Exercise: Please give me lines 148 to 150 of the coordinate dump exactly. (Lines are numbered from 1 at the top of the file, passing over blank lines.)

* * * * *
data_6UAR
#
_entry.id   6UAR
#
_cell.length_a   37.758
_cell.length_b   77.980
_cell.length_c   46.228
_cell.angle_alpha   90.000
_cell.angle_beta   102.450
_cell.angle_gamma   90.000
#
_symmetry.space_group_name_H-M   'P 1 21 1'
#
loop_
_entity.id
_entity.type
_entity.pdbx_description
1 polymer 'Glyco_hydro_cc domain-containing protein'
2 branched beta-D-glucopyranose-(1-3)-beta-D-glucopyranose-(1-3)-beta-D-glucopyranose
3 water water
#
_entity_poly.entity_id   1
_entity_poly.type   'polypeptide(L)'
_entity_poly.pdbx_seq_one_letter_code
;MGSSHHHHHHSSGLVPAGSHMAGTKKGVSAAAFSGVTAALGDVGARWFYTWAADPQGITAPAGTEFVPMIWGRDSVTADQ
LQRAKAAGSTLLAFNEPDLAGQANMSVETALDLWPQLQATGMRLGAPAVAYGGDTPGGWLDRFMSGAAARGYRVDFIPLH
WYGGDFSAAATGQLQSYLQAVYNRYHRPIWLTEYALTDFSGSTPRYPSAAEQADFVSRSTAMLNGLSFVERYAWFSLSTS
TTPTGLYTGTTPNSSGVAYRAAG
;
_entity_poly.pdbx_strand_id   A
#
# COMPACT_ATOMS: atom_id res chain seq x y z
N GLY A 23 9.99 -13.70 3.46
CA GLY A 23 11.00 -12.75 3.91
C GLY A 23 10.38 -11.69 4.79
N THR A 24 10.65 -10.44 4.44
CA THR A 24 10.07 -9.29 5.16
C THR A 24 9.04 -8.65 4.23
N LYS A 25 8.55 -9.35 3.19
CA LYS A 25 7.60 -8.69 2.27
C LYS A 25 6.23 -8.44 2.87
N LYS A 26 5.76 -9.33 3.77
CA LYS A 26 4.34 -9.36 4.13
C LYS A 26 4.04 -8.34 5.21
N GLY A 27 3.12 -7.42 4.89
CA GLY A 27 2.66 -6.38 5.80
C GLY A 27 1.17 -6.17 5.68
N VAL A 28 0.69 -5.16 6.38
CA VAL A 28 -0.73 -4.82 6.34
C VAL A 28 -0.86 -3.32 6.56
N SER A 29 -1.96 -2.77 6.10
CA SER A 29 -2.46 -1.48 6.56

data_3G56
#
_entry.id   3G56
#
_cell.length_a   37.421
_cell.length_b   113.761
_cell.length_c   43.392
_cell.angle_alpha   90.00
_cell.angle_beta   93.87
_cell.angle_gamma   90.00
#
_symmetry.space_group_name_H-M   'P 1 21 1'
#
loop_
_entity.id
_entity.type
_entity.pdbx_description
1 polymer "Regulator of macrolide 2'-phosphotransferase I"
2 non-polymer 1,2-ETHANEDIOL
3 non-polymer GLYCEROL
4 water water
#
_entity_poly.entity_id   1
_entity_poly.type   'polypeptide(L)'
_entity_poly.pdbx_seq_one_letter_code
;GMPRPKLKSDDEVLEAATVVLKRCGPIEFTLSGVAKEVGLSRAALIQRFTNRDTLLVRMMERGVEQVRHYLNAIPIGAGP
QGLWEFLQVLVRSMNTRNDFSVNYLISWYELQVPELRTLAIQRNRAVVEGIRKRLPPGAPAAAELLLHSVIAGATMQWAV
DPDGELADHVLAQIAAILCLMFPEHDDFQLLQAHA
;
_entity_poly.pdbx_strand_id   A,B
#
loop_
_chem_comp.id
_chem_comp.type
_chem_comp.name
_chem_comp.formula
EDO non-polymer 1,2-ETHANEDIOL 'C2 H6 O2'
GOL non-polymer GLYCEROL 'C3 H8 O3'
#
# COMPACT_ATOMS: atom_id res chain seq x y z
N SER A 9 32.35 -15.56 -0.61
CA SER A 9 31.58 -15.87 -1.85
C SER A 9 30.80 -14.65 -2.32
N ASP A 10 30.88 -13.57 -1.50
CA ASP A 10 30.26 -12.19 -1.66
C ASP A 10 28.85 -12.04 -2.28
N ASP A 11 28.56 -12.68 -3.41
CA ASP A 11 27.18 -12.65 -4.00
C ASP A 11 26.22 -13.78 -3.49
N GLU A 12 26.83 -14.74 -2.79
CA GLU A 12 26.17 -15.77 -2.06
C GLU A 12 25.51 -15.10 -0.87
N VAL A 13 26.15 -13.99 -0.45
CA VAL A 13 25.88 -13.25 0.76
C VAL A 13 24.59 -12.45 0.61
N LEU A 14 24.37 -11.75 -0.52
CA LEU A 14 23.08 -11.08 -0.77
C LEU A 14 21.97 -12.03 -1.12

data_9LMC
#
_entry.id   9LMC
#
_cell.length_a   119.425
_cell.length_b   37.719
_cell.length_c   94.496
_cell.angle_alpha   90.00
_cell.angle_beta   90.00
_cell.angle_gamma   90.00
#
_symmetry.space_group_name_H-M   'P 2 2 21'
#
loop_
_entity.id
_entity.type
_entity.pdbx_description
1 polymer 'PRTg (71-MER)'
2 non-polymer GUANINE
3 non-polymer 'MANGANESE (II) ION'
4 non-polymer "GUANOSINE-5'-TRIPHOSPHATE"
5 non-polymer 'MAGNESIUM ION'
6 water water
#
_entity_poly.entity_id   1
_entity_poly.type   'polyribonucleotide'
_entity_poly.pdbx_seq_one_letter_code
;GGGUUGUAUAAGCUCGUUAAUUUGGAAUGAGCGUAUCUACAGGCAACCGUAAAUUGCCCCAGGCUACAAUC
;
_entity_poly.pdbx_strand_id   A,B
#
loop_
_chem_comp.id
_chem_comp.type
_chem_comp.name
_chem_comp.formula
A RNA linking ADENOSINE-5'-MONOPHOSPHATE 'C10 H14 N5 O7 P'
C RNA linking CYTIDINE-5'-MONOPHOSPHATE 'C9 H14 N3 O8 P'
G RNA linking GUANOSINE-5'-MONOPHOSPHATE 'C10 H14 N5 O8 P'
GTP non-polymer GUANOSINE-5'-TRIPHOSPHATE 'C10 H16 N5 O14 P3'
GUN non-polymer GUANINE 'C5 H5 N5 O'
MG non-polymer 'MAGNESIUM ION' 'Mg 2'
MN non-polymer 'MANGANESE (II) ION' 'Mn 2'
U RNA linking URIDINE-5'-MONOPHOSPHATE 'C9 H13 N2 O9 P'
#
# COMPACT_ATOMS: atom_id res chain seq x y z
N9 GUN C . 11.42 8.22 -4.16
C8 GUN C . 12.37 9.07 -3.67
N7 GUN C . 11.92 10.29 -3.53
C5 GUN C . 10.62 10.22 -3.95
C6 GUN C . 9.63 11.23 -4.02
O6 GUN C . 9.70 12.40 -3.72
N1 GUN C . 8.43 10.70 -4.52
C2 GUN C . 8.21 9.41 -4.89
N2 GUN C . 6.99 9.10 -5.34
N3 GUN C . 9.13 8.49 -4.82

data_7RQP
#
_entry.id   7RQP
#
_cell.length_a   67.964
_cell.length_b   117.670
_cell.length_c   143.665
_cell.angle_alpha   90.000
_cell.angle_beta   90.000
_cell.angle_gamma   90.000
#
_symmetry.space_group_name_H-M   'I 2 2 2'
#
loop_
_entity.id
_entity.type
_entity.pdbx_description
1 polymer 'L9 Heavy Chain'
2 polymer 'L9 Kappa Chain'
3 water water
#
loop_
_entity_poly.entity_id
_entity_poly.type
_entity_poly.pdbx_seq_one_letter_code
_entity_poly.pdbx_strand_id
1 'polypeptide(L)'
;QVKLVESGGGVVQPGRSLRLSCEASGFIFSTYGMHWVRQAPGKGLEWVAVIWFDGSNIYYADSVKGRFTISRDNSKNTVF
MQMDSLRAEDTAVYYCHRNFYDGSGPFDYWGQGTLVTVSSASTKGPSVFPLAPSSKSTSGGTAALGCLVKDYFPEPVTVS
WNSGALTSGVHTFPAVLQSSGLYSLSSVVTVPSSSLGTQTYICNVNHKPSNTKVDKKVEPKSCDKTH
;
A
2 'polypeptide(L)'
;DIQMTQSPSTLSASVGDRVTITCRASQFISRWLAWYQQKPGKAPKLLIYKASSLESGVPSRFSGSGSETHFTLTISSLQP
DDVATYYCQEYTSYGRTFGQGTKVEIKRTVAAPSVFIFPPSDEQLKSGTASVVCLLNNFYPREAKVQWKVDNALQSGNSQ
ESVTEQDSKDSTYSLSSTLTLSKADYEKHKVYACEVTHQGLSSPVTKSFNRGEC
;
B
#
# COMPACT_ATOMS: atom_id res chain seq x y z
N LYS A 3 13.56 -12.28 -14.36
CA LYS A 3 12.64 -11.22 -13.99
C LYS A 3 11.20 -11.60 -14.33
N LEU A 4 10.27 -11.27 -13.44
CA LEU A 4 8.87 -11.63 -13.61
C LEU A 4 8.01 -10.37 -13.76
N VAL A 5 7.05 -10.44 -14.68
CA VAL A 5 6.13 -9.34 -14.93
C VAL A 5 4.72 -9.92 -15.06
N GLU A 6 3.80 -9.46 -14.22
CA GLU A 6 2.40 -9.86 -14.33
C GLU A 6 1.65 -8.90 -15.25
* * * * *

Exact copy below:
C RNA linking CYTIDINE-5'-MONOPHOSPHATE 'C9 H14 N3 O8 P'
G RNA linking GUANOSINE-5'-MONOPHOSPHATE 'C10 H14 N5 O8 P'
GTP non-polymer GUANOSINE-5'-TRIPHOSPHATE 'C10 H16 N5 O14 P3'